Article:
Parenting: How Much Should Kids Do Around the House?
How much should we ask our kids to do around the house? This is a question I get a lot when I’m speaking to mom groups and let me tell you, everyone has a different opinion on this.
After working with hundreds of families over the years in my organizing business while raising my own twins, I’ve seen the whole “chores” spectrum. There are the parents who don’t require their kids to lift a finger and the ones who have their kids doing their own laundry by age seven. There are chore charts, reward systems, punishment systems, payment systems, and open bribery (pleaaasseee Johnny, help mommy and I’ll buy you ice cream).
How Much Should Kids Do Around the House?
I have made so many mistakes when it comes to my kids, but when it’s all said and done, here’s what I’ve decided:
There are basic responsibilities that each person in the family has just because we live here. No other reason. You live here, so you have some things you’ve got to do.
These basic things are unique to your family, but they are daily tasks that contribute to running the house. In our home they are: make your bed, put your clothes in the hamper every time, and put things away that you use, toys included.
2. Chore List
At each age, starting at age 2, kids can have a chore list. This is extra to your basic responsibilities and you may decide if they get paid for these chores—it’s totally up to you. We pay for the chores, but not for basic responsibilities. Each year of my twin’s lives, they have had chores and now that they are teens, the chores are bigger. Each day or week these chores must be done or we deduct from their payment or allowance. Just like a job, if you don’t do it, you don’t get paid your full pay. No bargaining. Some have argued that kids have a lot on their plates with school and sports and other commitments, and I agree; our kids are busier than ever. Still, participating in the functioning of a home isn't punishment, it's the contribution of living in a home. And these skills are for life.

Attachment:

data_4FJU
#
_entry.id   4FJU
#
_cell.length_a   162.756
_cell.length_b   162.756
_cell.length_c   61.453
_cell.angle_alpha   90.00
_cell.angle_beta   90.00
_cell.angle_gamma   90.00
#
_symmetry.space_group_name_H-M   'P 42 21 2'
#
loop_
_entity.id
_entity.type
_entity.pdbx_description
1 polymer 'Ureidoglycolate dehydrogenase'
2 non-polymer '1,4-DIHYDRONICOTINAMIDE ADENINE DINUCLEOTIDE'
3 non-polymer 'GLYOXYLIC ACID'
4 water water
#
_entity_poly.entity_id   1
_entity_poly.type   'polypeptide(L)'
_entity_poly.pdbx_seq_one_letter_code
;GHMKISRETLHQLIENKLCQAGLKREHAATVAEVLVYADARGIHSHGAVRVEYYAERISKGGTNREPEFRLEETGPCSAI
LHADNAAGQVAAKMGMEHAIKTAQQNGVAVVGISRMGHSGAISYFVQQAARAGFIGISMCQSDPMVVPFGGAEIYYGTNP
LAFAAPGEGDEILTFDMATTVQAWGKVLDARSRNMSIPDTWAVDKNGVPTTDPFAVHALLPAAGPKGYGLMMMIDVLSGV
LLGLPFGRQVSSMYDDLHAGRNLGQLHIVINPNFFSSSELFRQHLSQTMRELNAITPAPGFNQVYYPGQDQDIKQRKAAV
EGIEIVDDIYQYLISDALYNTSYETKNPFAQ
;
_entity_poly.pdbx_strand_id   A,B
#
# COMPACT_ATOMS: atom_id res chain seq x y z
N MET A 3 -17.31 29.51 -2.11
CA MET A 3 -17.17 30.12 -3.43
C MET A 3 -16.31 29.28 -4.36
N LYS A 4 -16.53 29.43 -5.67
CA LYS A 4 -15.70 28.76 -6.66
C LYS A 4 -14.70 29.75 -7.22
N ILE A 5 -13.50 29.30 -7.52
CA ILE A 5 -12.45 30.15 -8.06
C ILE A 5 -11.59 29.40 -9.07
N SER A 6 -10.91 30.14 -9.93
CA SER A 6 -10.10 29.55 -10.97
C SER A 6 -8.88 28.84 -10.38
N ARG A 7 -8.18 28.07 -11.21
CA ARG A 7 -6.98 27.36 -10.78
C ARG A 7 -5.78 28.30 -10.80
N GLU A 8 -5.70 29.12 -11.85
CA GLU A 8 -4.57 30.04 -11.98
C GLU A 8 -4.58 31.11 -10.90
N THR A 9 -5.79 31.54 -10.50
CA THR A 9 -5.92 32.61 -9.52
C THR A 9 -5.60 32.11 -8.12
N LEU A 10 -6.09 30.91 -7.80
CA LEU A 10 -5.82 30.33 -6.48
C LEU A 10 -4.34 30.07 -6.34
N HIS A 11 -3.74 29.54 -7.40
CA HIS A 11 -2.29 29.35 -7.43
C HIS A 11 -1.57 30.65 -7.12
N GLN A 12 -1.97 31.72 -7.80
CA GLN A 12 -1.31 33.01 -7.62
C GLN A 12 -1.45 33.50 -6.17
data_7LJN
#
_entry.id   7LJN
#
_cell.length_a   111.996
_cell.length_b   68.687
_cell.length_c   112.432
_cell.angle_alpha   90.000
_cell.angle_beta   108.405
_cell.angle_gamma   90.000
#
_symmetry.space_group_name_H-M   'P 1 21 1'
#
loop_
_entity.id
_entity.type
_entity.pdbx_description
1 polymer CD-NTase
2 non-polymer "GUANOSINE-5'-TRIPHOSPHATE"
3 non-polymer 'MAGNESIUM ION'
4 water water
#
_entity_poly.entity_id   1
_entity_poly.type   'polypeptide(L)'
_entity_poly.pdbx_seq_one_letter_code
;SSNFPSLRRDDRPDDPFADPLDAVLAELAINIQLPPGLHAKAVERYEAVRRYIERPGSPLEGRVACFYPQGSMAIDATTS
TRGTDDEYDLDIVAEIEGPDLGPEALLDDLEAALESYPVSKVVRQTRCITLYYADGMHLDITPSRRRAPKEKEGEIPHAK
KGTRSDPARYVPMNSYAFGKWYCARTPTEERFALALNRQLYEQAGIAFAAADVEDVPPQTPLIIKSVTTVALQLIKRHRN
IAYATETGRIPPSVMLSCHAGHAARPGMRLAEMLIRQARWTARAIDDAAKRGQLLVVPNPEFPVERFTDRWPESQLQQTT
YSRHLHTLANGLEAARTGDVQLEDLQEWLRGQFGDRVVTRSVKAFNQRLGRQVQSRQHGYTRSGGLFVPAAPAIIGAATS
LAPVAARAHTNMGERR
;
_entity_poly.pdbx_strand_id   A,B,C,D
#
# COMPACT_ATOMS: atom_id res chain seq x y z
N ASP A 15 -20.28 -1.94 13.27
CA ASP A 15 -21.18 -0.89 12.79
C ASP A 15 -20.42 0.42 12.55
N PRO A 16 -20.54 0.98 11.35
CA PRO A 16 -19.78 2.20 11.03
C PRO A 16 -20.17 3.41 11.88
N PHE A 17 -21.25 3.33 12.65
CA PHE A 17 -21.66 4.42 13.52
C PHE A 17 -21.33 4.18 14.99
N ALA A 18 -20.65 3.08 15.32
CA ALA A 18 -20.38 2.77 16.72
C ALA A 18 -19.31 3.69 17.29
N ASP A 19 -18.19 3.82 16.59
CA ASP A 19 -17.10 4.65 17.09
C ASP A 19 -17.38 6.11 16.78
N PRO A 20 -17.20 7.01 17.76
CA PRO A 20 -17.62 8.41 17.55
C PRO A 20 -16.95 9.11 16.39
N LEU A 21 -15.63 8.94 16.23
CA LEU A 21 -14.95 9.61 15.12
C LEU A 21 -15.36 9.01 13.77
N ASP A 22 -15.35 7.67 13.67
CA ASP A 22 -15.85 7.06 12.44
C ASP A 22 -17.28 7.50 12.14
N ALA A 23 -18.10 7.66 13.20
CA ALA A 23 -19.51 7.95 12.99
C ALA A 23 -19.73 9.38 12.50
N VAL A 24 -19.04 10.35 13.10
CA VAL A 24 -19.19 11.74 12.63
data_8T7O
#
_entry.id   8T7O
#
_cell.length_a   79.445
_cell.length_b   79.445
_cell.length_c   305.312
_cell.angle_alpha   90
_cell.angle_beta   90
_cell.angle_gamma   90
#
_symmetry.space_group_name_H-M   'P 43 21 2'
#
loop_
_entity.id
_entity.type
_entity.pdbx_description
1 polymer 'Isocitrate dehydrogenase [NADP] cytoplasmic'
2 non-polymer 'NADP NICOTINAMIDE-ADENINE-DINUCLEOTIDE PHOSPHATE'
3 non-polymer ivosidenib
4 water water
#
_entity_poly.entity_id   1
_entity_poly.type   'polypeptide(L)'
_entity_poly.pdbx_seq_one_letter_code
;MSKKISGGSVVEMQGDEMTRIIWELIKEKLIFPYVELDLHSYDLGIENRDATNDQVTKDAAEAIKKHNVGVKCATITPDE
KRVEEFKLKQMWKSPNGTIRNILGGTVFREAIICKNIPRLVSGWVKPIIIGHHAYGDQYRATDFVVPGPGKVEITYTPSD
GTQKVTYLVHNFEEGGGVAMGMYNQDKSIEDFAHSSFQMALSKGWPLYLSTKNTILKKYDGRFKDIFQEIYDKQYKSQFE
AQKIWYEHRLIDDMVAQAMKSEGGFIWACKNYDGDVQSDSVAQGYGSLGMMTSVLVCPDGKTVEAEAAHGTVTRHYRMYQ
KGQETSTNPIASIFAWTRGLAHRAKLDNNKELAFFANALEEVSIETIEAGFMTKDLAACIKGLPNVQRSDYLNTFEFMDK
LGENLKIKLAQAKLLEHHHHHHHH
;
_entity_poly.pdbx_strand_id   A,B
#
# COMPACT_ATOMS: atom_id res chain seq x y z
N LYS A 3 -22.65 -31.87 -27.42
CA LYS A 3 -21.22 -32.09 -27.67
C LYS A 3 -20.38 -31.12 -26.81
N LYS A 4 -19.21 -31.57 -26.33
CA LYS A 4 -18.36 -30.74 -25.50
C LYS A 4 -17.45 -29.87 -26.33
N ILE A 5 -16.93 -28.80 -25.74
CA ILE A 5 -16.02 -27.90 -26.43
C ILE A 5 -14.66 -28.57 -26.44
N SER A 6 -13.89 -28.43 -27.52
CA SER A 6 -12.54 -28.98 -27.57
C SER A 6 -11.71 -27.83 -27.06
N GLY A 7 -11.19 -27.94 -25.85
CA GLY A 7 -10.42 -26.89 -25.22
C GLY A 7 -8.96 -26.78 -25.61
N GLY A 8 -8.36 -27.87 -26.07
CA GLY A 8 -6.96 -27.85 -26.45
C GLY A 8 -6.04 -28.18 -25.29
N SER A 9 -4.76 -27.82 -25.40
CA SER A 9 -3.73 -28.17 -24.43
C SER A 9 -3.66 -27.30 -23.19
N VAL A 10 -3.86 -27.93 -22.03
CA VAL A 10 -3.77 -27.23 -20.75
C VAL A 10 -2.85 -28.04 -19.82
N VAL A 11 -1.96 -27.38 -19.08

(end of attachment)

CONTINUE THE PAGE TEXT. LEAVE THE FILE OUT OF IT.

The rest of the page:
Teaching kids these two levels of daily tasks and chores has a million life lessons in them. But not doing them teaches them two: someone else will do things for me and that someone is usually mom! Listen moms, you are giving yourself and your child a gift when you teach them basic living responsibilities. They will make better spouses, better roommates, and most of all, you won’t be the one doing everything it takes to run a home. Bottom line: kids can do much more if we’ll let them.
Do you have your kids do chores in your house? What types of chores are they responsible for?
image courtesy of santiagosinphilly.blogspot.com
Amy started Simplified Living 8 years ago when she wanted to stay home with her kids, but still make money. It has grown to now include not only home organizing, but corporate organizing and productivity training. Amy regularly speaks to large groups, has a TV segment on the Hampton Roads Show called Organize Your Life, and blogs about how to Live Better on her website, AmyVolk.com. Amy is a Registered Nurse by trade, was a Navy Officer and corporate trainer after leaving the Navy, and has always had a knack for organizing! She has 13-year-old twins, Mallory and Riley, has been married to Dave for 19 years. She lives in Virginia Beach and loves shoes, coffee, and books.